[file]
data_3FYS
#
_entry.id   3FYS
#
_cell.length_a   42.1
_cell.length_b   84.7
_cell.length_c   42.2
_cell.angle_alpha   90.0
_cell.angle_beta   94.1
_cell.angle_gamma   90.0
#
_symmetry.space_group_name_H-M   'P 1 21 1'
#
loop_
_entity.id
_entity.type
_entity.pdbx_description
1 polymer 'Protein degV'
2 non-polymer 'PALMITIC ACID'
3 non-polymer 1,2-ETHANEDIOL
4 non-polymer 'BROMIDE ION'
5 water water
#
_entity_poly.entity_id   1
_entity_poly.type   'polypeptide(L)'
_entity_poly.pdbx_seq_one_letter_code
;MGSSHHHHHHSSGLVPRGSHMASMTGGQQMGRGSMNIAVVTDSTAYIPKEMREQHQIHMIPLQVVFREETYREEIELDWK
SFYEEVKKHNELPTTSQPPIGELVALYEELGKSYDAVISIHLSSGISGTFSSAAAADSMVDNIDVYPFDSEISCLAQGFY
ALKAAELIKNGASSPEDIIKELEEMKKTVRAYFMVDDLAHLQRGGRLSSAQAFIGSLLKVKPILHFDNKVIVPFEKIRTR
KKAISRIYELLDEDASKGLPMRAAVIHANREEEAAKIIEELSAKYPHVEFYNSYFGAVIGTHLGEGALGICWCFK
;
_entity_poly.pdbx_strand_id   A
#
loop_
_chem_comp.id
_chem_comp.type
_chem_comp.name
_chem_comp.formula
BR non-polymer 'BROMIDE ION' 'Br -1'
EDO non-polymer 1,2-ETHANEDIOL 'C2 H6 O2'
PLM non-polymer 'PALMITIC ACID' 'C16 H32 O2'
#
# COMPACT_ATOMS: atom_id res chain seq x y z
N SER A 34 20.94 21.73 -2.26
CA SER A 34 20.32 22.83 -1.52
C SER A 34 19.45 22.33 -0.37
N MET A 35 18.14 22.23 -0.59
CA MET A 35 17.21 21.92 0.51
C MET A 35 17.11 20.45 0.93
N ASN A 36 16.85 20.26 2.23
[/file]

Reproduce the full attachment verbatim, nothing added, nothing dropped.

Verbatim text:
data_3FYS
#
_entry.id   3FYS
#
_cell.length_a   42.1
_cell.length_b   84.7
_cell.length_c   42.2
_cell.angle_alpha   90.0
_cell.angle_beta   94.1
_cell.angle_gamma   90.0
#
_symmetry.space_group_name_H-M   'P 1 21 1'
#
loop_
_entity.id
_entity.type
_entity.pdbx_description
1 polymer 'Protein degV'
2 non-polymer 'PALMITIC ACID'
3 non-polymer 1,2-ETHANEDIOL
4 non-polymer 'BROMIDE ION'
5 water water
#
_entity_poly.entity_id   1
_entity_poly.type   'polypeptide(L)'
_entity_poly.pdbx_seq_one_letter_code
;MGSSHHHHHHSSGLVPRGSHMASMTGGQQMGRGSMNIAVVTDSTAYIPKEMREQHQIHMIPLQVVFREETYREEIELDWK
SFYEEVKKHNELPTTSQPPIGELVALYEELGKSYDAVISIHLSSGISGTFSSAAAADSMVDNIDVYPFDSEISCLAQGFY
ALKAAELIKNGASSPEDIIKELEEMKKTVRAYFMVDDLAHLQRGGRLSSAQAFIGSLLKVKPILHFDNKVIVPFEKIRTR
KKAISRIYELLDEDASKGLPMRAAVIHANREEEAAKIIEELSAKYPHVEFYNSYFGAVIGTHLGEGALGICWCFK
;
_entity_poly.pdbx_strand_id   A
#
loop_
_chem_comp.id
_chem_comp.type
_chem_comp.name
_chem_comp.formula
BR non-polymer 'BROMIDE ION' 'Br -1'
EDO non-polymer 1,2-ETHANEDIOL 'C2 H6 O2'
PLM non-polymer 'PALMITIC ACID' 'C16 H32 O2'
#
# COMPACT_ATOMS: atom_id res chain seq x y z
N SER A 34 20.94 21.73 -2.26
CA SER A 34 20.32 22.83 -1.52
C SER A 34 19.45 22.33 -0.37
N MET A 35 18.14 22.23 -0.59
CA MET A 35 17.21 21.92 0.51
C MET A 35 17.11 20.45 0.93
N ASN A 36 16.85 20.26 2.23